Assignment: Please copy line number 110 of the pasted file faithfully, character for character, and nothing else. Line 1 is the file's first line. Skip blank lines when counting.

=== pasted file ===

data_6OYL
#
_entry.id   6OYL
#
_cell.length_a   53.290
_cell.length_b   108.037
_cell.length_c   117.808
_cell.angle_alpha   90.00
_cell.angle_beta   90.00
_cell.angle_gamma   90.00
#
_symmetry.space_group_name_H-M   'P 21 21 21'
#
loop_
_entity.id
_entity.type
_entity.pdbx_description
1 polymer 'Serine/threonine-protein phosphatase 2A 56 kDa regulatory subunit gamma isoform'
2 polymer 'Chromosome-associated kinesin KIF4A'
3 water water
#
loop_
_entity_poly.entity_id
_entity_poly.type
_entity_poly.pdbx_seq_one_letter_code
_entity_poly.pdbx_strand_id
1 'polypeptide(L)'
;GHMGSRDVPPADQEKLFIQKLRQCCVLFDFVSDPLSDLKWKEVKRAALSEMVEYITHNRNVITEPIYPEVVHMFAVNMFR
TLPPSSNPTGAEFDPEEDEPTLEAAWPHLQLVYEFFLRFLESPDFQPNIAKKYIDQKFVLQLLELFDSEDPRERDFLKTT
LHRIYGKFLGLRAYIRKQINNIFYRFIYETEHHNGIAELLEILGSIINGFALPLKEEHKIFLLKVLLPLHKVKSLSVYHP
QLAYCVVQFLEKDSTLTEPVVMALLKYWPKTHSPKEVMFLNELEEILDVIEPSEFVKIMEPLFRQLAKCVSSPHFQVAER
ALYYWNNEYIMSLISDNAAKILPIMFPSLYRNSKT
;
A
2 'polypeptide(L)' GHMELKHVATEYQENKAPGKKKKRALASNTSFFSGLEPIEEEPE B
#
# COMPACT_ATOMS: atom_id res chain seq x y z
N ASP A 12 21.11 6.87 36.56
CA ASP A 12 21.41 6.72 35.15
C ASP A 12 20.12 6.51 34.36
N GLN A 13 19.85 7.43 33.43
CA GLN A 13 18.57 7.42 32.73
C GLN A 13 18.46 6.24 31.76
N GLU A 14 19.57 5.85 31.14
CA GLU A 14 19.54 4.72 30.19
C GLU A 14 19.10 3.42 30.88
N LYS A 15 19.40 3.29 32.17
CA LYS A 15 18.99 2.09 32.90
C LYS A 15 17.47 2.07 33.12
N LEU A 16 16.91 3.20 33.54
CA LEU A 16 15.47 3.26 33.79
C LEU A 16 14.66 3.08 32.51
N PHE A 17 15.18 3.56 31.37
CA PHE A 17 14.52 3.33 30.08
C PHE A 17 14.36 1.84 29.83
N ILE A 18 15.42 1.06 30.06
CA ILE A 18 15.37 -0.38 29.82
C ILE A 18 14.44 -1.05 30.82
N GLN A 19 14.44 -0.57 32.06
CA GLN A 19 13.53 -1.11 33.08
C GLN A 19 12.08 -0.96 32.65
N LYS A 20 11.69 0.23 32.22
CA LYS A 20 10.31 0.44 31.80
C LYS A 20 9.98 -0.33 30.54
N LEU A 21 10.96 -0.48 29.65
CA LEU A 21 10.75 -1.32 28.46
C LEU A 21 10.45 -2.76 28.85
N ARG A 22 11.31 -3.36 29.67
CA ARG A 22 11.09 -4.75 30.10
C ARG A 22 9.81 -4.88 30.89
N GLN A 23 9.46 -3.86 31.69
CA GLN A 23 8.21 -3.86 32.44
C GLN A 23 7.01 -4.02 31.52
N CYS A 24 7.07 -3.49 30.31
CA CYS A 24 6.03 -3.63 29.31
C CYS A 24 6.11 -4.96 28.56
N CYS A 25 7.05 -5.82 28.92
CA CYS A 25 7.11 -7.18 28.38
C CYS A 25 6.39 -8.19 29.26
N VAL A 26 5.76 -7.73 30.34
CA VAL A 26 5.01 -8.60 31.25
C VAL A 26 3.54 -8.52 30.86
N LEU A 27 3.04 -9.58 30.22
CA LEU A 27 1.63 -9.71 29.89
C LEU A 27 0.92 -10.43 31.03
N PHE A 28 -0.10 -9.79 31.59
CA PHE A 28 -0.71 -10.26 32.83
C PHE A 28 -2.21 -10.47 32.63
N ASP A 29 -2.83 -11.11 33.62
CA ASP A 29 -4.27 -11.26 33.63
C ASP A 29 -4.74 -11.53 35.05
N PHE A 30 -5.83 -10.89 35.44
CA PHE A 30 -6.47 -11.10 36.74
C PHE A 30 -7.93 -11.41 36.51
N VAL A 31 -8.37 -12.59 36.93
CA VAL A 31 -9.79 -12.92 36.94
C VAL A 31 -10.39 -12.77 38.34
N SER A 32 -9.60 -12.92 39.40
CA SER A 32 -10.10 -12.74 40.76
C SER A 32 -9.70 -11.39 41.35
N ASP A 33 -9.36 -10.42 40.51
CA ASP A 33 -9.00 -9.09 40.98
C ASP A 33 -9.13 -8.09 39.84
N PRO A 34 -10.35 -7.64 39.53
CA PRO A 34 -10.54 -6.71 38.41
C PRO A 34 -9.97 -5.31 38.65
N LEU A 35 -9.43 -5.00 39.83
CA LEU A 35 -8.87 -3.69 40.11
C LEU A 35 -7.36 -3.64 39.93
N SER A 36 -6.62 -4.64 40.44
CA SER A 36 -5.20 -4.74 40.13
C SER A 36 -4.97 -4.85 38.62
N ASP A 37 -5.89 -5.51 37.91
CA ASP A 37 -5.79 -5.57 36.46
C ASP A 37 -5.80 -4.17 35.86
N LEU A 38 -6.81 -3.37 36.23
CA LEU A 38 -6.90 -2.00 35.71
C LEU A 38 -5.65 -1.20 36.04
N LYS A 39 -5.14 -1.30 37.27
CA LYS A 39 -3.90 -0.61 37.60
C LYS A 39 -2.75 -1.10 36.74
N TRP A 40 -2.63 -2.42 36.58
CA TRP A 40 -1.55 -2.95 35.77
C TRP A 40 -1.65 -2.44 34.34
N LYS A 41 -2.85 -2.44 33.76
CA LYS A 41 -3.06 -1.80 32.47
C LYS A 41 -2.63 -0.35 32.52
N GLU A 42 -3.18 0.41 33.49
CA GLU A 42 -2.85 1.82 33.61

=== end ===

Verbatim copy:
N SER A 36 -6.62 -4.64 40.44